Responses to Our Plea for Help!

Thanks so much to all who answered the call for help! We got many wonderful emails, many telling us things we really didn’t know. First of all it was recommended we take a look at YouTube videos and internet sites like Google and Pinterest (thanks Cathy D., Jan, Julia W., Elaine H.–also Virginia M. who noted a site that had artificial trees for cats to climb and make beds in) and even a television show-three people mentioned “My Cat from Hell”—including Eve and Julia W. I have got to take a look at that show!

So many of you wonderful people rescue cats and I want to say how grateful we all are for those who make that worthy effort. You’re the best! While searching for our three little ones, we saw so many neglected, lonely cats—it broke your heart to see them.

Besides the rescuers, we had replies from other cat experts, including Lynn G. who had been a veterinary tech and animal hospital administrator and Dee W. who used to show American Shorthairs and sent a picture of one of her gorgeous winners. There were no answers from anyone who felt you should let cats run free, but there were a couple from those who think it’s never wise to let them outside, even in cat runs or catios. It is something to think about.

Still, most people who answered had special outdoor cat areas and they had lots of good ideas for things to try. Many (including Audette R., Jan, Kimberly N. and Harriet R.) pointed out what cats like best: high shelves to aim at, opportunities to climb and scratch, places where they can watch birds (or in the case of Robbie’s sister, kangaroos!).

Michelle H. explains her system:

I carpeted a series of 2″ x 6″ flat boards and screwed them into my walls at various heights so they (I have 2 black rescue buddies) could run around my house but up high. They follow me around the house, over me, for fun. They love it!

Eleanor T. describes her enclosure:

We have enclosed between the house and garage with timber frame and shade cloth. It’s also completely covered with shade cloth. There is fake grass for them to run around on. We have put up an assortment shelves, toys etc for them to play with. They have a cat door to get in and out of the house. They absolutely love this area and it keeps them from the wildlife and vice-versa. It also is a great place for us to interact with them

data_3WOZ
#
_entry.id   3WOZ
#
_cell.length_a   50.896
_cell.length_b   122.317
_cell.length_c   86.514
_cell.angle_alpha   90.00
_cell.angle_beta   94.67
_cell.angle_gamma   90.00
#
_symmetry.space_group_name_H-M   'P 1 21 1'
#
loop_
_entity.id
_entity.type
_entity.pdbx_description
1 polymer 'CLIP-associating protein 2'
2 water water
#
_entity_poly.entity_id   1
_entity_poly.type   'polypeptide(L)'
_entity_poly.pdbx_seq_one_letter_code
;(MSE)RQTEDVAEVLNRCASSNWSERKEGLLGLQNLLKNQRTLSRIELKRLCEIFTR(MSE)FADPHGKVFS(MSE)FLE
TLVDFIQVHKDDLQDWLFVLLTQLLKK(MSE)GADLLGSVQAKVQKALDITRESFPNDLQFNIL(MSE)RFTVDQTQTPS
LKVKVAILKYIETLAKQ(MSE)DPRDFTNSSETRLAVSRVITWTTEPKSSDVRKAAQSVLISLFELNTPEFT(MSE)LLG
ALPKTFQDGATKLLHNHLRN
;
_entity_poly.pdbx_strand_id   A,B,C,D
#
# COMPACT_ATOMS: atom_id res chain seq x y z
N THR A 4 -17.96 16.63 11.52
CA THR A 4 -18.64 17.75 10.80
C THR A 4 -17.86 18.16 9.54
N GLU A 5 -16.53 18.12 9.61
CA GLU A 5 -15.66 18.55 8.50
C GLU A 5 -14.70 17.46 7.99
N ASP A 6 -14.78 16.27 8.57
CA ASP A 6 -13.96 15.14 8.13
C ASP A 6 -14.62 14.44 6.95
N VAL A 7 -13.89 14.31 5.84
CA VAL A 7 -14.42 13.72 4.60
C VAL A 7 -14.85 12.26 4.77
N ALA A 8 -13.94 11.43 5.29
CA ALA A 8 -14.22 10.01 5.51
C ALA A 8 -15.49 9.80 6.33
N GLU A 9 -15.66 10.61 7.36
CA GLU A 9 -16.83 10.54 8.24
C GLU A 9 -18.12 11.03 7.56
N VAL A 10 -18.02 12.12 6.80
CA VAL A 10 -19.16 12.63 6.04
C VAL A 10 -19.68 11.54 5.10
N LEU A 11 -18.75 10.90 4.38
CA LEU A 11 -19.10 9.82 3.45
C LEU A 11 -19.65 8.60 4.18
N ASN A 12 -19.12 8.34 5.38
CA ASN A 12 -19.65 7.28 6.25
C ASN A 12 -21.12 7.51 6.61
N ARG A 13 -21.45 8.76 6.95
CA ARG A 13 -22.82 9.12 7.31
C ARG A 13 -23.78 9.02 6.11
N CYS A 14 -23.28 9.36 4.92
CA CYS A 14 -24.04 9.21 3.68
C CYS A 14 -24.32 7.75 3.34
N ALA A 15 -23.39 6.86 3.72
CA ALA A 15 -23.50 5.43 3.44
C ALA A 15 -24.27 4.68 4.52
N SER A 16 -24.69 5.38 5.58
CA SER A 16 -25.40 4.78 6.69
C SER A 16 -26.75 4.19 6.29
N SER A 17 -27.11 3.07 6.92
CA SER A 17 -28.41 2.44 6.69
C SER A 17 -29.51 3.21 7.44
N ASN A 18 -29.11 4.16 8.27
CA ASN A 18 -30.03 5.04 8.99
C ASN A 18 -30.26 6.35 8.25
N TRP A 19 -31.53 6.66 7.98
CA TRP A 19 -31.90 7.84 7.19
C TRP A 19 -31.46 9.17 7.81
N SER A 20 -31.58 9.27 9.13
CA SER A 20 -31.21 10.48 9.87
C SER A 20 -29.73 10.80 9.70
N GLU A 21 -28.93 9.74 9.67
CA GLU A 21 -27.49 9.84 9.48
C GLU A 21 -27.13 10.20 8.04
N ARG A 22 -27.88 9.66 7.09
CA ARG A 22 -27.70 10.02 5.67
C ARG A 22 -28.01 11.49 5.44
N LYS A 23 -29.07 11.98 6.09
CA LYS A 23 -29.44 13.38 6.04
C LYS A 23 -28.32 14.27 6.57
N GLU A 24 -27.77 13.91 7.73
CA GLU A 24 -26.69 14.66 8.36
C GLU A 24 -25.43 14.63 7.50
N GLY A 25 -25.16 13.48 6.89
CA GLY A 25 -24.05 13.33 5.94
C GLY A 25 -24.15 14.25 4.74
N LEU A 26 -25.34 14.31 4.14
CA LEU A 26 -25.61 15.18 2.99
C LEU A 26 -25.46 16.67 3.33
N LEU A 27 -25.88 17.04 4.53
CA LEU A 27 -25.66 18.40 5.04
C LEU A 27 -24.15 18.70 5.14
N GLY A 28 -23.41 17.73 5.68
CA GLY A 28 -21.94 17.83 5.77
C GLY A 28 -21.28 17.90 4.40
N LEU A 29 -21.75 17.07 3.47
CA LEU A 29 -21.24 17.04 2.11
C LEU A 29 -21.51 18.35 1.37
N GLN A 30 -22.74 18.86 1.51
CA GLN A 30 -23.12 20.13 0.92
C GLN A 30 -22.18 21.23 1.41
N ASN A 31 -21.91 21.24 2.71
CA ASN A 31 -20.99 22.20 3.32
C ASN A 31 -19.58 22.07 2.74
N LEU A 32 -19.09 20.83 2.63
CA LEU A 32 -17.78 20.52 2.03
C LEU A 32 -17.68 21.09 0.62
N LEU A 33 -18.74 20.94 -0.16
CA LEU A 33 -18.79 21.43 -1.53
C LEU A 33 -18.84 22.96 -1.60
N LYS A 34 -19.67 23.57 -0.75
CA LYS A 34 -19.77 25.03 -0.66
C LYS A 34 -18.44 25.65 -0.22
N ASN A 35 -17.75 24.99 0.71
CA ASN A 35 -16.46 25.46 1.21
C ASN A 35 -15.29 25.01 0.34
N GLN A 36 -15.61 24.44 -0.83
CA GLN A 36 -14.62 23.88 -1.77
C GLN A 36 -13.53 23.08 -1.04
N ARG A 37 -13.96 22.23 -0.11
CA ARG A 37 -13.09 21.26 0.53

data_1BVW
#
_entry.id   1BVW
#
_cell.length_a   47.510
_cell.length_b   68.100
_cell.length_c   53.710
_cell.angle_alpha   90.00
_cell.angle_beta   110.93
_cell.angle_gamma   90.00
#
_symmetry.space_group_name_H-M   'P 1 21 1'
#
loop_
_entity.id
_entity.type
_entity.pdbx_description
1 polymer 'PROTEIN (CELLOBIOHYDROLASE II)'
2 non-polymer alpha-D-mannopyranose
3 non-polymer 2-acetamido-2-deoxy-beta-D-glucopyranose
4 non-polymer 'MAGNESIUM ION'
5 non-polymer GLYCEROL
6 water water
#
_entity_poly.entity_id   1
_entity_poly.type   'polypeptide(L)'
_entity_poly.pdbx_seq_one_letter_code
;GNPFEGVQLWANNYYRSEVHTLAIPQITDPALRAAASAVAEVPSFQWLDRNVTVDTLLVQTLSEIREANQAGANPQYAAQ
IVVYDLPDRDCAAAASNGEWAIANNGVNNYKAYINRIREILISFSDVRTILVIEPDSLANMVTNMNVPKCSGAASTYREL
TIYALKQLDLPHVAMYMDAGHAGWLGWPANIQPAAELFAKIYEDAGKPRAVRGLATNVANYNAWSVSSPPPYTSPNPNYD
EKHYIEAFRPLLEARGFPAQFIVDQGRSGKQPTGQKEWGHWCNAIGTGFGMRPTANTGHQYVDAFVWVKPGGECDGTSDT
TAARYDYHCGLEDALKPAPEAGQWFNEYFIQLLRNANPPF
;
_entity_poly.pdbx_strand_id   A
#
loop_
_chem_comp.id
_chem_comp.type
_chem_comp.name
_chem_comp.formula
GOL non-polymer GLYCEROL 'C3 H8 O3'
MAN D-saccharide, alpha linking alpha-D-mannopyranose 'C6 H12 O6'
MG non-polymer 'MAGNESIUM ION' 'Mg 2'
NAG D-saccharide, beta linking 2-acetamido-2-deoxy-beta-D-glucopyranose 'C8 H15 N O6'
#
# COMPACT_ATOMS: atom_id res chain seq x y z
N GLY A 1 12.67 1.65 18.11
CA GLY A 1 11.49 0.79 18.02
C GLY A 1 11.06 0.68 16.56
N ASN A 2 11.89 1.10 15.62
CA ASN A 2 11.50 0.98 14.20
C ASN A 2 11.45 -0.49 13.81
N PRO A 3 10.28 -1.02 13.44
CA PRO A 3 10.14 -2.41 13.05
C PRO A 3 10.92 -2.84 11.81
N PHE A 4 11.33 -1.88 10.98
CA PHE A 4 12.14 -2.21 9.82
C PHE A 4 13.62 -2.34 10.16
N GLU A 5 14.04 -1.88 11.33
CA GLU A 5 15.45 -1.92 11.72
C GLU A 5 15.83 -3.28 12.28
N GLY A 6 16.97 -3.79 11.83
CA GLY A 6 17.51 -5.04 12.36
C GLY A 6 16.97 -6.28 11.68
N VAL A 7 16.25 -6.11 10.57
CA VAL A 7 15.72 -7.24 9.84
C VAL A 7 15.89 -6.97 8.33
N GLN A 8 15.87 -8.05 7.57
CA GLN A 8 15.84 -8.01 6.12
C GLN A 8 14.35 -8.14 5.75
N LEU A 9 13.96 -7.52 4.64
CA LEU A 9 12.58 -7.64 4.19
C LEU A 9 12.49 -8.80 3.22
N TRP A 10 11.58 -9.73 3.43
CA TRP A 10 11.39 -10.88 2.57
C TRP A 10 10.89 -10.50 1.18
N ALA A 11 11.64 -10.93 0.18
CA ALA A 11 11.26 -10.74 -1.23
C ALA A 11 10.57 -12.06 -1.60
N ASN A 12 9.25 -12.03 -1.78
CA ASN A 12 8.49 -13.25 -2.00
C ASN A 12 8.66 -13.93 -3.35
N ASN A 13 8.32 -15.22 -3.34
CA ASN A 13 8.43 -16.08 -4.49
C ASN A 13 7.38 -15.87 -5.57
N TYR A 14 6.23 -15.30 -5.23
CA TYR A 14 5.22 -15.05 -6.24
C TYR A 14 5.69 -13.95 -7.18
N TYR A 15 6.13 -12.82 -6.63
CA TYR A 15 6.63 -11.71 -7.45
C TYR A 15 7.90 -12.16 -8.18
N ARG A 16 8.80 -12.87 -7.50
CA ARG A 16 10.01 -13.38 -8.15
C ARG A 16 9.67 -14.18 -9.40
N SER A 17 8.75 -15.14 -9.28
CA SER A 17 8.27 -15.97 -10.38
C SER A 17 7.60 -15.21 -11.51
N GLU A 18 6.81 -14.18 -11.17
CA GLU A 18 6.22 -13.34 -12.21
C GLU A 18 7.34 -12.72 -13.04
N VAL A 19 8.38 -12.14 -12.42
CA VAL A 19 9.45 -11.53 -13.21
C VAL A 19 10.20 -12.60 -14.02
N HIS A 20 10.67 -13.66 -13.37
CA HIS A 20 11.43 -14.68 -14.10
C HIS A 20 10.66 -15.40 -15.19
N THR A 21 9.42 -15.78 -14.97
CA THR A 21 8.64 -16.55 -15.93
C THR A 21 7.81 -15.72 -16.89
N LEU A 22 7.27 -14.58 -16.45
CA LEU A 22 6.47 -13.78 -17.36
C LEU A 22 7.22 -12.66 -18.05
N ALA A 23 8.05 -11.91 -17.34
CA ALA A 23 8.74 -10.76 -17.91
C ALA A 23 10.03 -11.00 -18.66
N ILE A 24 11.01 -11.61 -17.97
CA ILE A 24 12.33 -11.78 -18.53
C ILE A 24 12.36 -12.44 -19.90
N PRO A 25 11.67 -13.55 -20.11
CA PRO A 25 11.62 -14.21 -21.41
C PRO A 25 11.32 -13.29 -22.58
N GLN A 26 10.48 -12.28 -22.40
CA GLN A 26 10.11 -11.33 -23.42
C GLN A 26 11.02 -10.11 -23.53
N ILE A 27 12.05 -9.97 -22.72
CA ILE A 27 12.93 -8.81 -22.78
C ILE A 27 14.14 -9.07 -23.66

Rose A. and many others reminded me that cats love toys! Melinda L. stresses cat communications—and she should know—she has 20 cats! W/F only takes cats out on leash because they live next door to foxes! Yikes! Paula used to have outside cats but now keeps them in and has plans to fence in her backyard. Brenda J. built a beautiful big enclosure which her current ten cats now enjoy. She warns against using pea gravel—it’s expensive and turns out to have a lot of problems.

Terry S. has a friend who reconditioned and stripped down an old freezer into a safe place for cats, complete with yard space:

He surrounded it with anchor mesh that was about 6.5 ft high. The area was about 12 ft X 25 ft. 3 of the cats were used to being outside cats, and I wanted them to still be able to be outside when they wanted. I took my mantis tiller, and trenched all the way around it. Then we filled it in with gravel and big rocks.

This area gave them enough space for exercise and a lounging area in their own clubhouse. They were very comfortable, and clearly preferred it to the house. The other 2, who had been house cats, liked the house.

From Douglas W., a serious plan for construction:

I would use 1/4 inch square mesh hardware cloth to prevent snakes and other animals trying to eat your cute pussy cats. With 3 cats make it about 6 foot high with it being staked down sturdy-like and even a mesh hardware cloth floor and roof in addition to the sides make it 10 to 15 feet long and at least 10 feet across it. Tie a tarp over the roof and make a few hidey-hole boxes for them along with shelving of various length and widths too. A litter box or two and a water bottle that self waters them. No feeding them outside as they will have unpleasant company coming from insects to wildlife.

Wow, this is all a lot to consider, and we are so grateful for all the advice!

Final words from June Shaw—a fellow cozy writer—who says to request advice from The Cat Writers Assn—and Cindy who leaves us with this cute saying:

“Kittens Are Angels with Whiskers”


Thanks all!



Calling for advice from cat lovers!

We’ve always had cats. We love cats. A few weeks ago, we lost our precious tabby, Mononoke, and we knew we would have to get a new furry friend, but we also decided it was time for a new approach to cat ownership. We’ve always had our cats fixed but we also let them outside part of the time. We’ve been pretty lucky. We’ve never had a cat hit by a car and we’ve had some long-lived cats—notably our most beloved polydactyl named Ninja, who lived to be 26 years old.

So you can see that we need a cat. However, we’re going to need something else as well—something to keep our cat safe–we’re going to need on outdoor cat enclosure.  And we’d love to hear from anyone with advice to give—what has been your experience with cat runs and catios and special cat spaces? What elements do cats use most, love best, not really care that much about, etc.? Did you build it yourself or have it built? In other words, what works?

We’re going to need some good ideas and we’re going to need them quickly. Because we’ve already got our new cat—and it’s three kittens! We got them from their foster mom at Animal Services just three days ago—one sister and two brothers, and they’re adorable!

So if you have any ideas–please share!
Put them in the comments at our Kitten Blog.
Or just email.

Thanks muchly in advance!